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  • Malaysia in 2018:The Year of Voting Dangerously
  • Geoffrey K. Pakiam (bio)

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[End Page 194]

And when I went in the room with all these thoughts of, okay, what I do next might actually change the nation, I started to shake.

– Jean Vaneisha1

If a week is a long time in politics, what of an entire year? Malaysians embarking on an extended holiday at the beginning of 2018 would have returned to a deeply disorienting socio-political landscape at year's end. They would have had to absorb the fact that the once-mighty Barisan Nasional political alliance now lay in tatters, with former prime minister Najib Razak facing thirty-eight criminal charges of fraud, corruption and money laundering related to the 1Malaysia Development Berhad (1MDB) scandal. They would be reading newspapers filled with daily pronouncements from nonagenarian Mahathir Mohamad, Malaysia's now-returned premier, supported by a cast of political players mostly unused to wielding federal power. Their shopping and dining receipts would be marked by the conspicuous absence of the goods and services tax (GST). Their friends, families and colleagues might speak of new expectations, whether in terms of future livelihoods, educational opportunities, inter-ethnic relations, or the rule of law. This chapter will discuss how this situation came to be, as well as its deeper significance for Malaysians and their neighbours.

Politics: A Glass Half Full?

The road to Malaysia's political upset arguably began in September 2016, when Mahathir cemented his break with the United Malays National Organisation (UMNO) by founding Parti Pribumi Bersatu Malaysia (Bersatu) on the 8th of the [End Page 195] month, before literally joining hands with former political arch-rival Anwar Ibrahim the following day.2 Drawing in several disaffected Malay political heavyweights, including former deputy prime minister Muhyiddin Yassin, former Kedah chief minister Mukhriz Mahathir and former Negri Sembilan chief minister Rais Yatim, Bersatu acquired further mainstream credibility in March 2017 when the Pakatan Harapan coalition — with Anwar Ibrahim's approval — formally accepted Bersatu into its fold. Reconciliation was reinforced in July 2017 when Pakatan's leadership agreed on having Mahathir as its prime ministerial candidate, with Anwar as Pakatan's de facto leader and Mahathir's eventual political successor.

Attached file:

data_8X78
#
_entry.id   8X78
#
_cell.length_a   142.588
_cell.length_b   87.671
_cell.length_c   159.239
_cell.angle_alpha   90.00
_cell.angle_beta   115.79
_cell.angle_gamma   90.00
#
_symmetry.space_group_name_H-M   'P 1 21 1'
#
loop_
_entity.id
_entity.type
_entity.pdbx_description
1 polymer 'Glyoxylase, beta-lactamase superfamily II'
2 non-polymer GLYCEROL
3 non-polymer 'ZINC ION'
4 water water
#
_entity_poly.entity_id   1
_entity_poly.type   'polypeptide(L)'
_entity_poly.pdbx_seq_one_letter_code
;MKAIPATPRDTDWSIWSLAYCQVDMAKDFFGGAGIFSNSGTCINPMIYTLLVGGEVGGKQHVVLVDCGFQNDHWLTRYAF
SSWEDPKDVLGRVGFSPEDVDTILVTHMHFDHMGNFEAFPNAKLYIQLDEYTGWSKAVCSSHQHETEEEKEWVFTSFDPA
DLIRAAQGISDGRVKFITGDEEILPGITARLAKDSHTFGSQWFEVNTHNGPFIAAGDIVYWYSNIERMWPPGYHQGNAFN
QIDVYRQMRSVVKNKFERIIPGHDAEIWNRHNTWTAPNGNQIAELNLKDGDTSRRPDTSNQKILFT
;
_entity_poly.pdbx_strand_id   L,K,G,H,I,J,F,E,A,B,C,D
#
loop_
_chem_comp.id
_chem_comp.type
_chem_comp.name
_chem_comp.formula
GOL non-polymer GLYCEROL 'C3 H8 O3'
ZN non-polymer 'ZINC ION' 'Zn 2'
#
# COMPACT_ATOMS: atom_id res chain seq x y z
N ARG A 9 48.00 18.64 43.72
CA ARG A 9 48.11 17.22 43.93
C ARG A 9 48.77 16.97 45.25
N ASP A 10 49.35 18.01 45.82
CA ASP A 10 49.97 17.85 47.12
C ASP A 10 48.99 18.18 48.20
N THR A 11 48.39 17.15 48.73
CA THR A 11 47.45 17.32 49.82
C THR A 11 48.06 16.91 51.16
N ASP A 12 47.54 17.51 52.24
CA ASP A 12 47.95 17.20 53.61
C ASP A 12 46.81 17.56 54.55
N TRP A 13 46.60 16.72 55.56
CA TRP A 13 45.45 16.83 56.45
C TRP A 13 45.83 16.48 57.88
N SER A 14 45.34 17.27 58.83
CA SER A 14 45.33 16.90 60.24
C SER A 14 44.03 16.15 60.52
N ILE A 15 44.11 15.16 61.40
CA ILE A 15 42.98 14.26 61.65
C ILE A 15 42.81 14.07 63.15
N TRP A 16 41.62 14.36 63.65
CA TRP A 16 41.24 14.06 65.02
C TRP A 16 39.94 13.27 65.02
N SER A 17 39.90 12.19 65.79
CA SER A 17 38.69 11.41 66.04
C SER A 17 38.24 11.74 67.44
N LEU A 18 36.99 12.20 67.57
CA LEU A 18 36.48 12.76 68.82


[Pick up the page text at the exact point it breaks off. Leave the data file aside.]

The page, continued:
Notwithstanding these remarkable events, many Malaysians entered 2018 with little clarity regarding which party they should support at the ballot box. Each option had its drawbacks and potential dangers. Casting a winning vote for a Barisan Nasional component party could allow Najib and his allies to consolidate power, preside over deepening corruption, and even spell the end of cohesive political opposition in Malaysia.3 In contrast, a winning vote for a candidate affiliated with Pakatan Harapan — whether from Parti Keadilan Rakyat (Keadilan), the Democratic Action Party (DAP), Parti Amanah Negara (Amanah) or Bersatu — might lead to a new dawn in politics, excising Barisan from federal power for the first time since 1973 (or 1957, if former incarnation the Alliance Party is counted). A sticking point in previous elections — the lack of a strong opposition leader to champion Malay-Muslim issues — was seemingly addressed by Bersatu's incorporation into Pakatan, with Mahathir at the helm.

Yet Malaysians nursing memories of authoritarian rule under Mahathir's first premiership often saw the purported rapprochement between Mahathir and his former enemies — including Anwar, then Penang chief minister Lim Guan Eng and former DAP party leader Lim Kit Siang — as a deeply opportunistic arrangement geared at wresting power from Najib and transferring it back to Mahathir's own family and friends, with little hope for longer-term reforms in the public interest.4 Even those less sceptical of Mahathir's motives were concerned about how a future Pakatan government would be able to effectively govern, let alone restructure a system moulded to one dominant coalition's benefit for the past six decades.5

Such dilemmas bolstered the incumbent government's confidence of winning the general election in the months leading up to GE14, and even recapturing the parliamentary supermajority lost in 2008. For every critic pointing to the likelihood that the 1MDB corruption allegations surrounding Najib Razak would cost Barisan future votes, it could be countered that many...


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